PS Vita Slim 2000

As predicted, Sony announced the PlayStation Vita Slim for the UK and Europe earlier today. The redesigned handheld will release on 7th February and will replace the existing model of the pocketable platform. Already available in Japan, the overhauled hardware is approximately 20 per cent smaller than its ageing accomplice. It also boasts a more efficient battery and 1GB of on-board storage – enough to ensure that you won’t need a memory card to play retail games. However, this all comes at the cost of the original iteration’s illustrious OLED screen, which was a primary selling point for the original device.

Worse still, the platform holder has announced that the initial form of the format will be discontinued on these shores, meaning that this may represent your last opportunity to purchase the first edition of the manufacturer’s miniscule machine. In fact, speaking with VG247 during a swanky announcement event in London earlier today, PlayStation UK gaffer Fergal Gara hinted that this version is almost sold out, with the new model likely to replace it at most retail outlets in weeks. With the ageing appliance slipping out of stores like water through a colander, then, here are three reasons why you should skip the shrunken model and snag the inaugural unit now.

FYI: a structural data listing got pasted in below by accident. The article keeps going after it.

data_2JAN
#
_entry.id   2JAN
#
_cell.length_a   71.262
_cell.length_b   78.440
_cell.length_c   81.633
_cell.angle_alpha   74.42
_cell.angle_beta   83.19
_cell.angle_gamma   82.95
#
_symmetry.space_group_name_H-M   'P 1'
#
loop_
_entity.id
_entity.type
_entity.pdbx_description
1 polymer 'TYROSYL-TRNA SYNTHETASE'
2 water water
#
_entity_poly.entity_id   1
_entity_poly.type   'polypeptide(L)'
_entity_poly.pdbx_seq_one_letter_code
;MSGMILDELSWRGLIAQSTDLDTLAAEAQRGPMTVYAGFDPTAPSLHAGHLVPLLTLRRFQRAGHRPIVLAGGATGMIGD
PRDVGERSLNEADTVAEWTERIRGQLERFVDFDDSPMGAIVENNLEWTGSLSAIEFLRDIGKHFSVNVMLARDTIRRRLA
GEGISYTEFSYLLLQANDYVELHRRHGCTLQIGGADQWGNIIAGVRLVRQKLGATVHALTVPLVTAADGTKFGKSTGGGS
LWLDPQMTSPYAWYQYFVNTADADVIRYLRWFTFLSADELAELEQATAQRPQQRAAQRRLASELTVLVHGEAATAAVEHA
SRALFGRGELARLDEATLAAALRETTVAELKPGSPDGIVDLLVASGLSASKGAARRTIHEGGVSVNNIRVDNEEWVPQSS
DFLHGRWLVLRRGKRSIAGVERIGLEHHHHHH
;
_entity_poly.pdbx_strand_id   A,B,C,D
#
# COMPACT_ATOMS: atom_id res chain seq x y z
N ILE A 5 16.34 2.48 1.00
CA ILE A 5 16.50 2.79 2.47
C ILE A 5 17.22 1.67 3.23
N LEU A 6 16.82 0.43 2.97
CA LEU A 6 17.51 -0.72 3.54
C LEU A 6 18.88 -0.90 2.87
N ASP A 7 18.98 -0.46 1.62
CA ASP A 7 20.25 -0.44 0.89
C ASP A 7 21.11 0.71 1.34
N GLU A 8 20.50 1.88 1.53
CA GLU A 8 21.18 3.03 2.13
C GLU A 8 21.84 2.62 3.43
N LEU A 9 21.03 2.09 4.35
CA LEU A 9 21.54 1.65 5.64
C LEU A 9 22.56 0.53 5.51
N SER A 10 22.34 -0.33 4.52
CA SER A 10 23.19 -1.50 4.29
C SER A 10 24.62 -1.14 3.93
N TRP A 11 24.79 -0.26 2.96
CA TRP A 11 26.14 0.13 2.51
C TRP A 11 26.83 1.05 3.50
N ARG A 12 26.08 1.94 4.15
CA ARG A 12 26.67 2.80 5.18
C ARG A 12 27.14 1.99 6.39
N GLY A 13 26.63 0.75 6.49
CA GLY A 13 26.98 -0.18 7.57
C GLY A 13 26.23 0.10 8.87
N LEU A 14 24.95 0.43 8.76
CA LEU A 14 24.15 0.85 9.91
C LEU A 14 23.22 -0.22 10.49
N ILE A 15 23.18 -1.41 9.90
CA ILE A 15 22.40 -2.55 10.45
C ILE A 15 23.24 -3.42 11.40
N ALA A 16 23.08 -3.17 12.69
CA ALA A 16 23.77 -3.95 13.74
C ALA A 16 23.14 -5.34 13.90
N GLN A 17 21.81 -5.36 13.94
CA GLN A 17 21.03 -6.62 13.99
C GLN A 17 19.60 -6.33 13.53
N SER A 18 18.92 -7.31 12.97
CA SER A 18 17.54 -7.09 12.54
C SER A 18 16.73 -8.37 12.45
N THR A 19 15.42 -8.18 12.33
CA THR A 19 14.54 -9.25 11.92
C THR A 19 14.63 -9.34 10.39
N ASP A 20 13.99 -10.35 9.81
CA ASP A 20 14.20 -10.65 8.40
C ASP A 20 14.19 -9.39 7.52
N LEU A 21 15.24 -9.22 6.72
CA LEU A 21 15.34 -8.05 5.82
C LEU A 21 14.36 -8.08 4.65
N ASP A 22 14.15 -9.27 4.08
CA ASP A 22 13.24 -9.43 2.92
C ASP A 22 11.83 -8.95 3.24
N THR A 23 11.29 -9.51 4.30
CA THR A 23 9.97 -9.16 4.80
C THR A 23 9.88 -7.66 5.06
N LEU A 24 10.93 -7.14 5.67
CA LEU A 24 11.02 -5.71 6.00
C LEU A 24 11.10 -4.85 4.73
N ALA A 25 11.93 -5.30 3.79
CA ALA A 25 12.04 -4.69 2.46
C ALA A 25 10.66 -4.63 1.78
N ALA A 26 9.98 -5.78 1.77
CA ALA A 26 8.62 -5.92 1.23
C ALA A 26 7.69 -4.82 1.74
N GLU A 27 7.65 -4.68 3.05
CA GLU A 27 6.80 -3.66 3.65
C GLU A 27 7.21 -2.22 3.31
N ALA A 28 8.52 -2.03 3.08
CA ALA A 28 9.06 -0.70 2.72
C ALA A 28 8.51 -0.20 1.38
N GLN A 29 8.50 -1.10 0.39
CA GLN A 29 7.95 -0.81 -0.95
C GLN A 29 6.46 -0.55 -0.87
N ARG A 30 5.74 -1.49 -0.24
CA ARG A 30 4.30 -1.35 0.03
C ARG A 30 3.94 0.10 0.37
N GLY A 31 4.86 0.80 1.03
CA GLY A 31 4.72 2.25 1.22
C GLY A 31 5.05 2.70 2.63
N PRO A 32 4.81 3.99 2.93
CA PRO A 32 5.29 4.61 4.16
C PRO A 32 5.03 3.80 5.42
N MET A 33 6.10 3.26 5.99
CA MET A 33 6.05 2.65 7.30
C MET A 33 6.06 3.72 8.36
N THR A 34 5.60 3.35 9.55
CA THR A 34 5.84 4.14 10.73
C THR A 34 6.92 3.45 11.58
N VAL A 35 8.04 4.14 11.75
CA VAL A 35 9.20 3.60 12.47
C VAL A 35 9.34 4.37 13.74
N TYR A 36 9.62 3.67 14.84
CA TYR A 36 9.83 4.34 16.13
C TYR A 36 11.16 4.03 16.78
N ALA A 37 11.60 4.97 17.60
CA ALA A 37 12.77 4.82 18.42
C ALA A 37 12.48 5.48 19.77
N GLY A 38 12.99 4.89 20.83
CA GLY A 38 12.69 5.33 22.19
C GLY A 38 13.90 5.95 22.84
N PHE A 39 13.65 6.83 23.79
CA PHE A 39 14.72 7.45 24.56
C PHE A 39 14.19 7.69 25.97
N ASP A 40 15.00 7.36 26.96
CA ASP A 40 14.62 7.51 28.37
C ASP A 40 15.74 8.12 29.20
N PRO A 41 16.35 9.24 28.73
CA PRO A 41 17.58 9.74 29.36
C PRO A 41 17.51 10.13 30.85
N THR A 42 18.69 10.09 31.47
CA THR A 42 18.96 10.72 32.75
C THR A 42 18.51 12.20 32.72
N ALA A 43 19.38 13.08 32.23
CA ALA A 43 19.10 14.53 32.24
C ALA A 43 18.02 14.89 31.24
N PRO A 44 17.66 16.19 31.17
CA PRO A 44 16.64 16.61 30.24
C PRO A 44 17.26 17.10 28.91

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The price is wrong

We’ve accepted Sony’s tackier hardware revisions in the past because they’ve come attached to significant price drops. The second iteration of the PlayStation 3 put the platform in line with consumer expectations, despite shedding the original’s glossy finish and chrome panels. Meanwhile, the Super Slim – which tossed out the mechanical disc slot in favour of a corrugated top-loader – cut the cost of the console down to a mainstream price point, reaching as low as £99.99 in the UK over Christmas. The removal of the OLED screen from the PS Vita Slim should come with a significant saving, then – but the platform holder has instead opted to actually increase the price of the diminutive device from where it currently sits.